M&AOSB Completes EIA for Proposed Offshore Supply Base

By admin on Apr 05 in News.

M&AOSB Completes EIA for Proposed Offshore Supply Base.

Kyisin H. Aung

Myint & Associates Offshore Supply Base Ltd. (M&AOSB) has completed an Environmental Impact Assessment (EIA) of the proposed offshore supply base near Nga Yoke Kaung bay and submitted findings to the Environmental Conservation Department (ECD) of the Ministry of Natural Resources and Environmental Conservation (MONREC) for review. The EIA report details anticipated risks, impacts, and mitigation measures against potential negative impacts from proposed development activities.

Why do we need EIAs?
EIA is a tool to systematically safeguard the environment and people potentially affected by proposed development activities. It is important for M&AOSB to identify potential risks and impacts associated with the project early in order to effectively mitigate and protect the environment and the surrounding communities. A key element of an EIA is public participation. Firmly believing that EIAs should not be treated as necessary evil, M&AOSB has openly and repeatedly engaged local communities to capture concerns and feedback during the design phase of the project. We are fully conscious of the local and environmental and cultural beauty of the area and intend to develop the supply base in a manner that has a minimal impact on the environment and lead to enhancement of the lives of the local communities.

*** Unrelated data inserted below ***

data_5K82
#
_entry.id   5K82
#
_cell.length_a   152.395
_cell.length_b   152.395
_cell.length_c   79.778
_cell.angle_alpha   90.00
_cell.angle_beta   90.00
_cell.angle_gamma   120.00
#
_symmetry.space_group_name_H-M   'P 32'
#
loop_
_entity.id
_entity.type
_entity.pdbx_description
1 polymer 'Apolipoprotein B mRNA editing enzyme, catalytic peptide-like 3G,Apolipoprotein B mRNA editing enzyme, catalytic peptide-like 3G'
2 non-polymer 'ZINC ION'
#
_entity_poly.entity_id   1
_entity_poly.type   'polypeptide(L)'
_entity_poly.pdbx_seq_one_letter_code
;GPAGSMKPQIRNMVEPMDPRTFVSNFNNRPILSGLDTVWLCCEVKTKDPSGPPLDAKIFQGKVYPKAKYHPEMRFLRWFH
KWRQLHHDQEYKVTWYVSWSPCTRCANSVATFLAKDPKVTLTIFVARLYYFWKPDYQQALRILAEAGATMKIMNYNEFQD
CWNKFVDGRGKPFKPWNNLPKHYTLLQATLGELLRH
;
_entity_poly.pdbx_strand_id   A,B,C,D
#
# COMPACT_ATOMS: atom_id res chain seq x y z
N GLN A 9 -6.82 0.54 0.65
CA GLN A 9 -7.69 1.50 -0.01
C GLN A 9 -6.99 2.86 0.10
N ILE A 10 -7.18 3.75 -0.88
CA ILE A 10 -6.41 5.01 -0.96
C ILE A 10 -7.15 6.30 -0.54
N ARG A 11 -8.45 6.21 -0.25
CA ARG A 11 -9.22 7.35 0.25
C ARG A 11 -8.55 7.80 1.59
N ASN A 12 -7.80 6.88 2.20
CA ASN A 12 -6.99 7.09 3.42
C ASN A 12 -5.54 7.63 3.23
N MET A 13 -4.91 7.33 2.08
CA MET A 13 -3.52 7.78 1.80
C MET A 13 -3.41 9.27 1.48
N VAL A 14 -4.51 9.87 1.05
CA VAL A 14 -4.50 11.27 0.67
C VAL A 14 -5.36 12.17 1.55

How is it done?
The Environmental Impact Assessment Procedures (2015) prescribes strict standards for carrying out the EIA. We appointed a third party organization to identify, predict, and mitigate the biophysical and social effects of the proposed development. Going above and beyond the EIA requirements for two public consultations, we have communicated to stakeholders project progress on an ongoing basis and at key milestones, such as when we received approval from the Myanmar Investment Commission. We have also captured concerns and feedback through the M&AOSB Operational Grievance Mechanism (OGM), which is designed to respond to community complaints. Through repeated consultative process and listening to our stakeholders, we learned that community members were rightly concerned about, to name a few, environmental pollution, impact on livelihoods, and impact on their freedom of movement. They also had positive expectations that the proposed project would create jobs and bring social investments to the project area. We have also learned of community concerns and feedback through our community-based volunteers. We believe that it is important to educate members of the local community whom the majority of the community trusts to communicate progress. We believe that it is good business to responsibly manage environment and social effects from our operations and, hence, have committed to managing them effectively in the proposed Environmental Management Plan (EMP) and Social Management Plan (SMP).

What’s next?
We are now in the disclosure phase and have submitted assessment findings to the government and public for comments. Comments from these stakeholder groups will be taken into account to finalize the mitigation measures and obtain an Environmental Compliance Certificate. We do not believe that receiving regulatory approval is the end of the road. It is just the beginning as we will strictly adhere to environmental and social management systems to protect the environment and people as long as the supply base is in operation.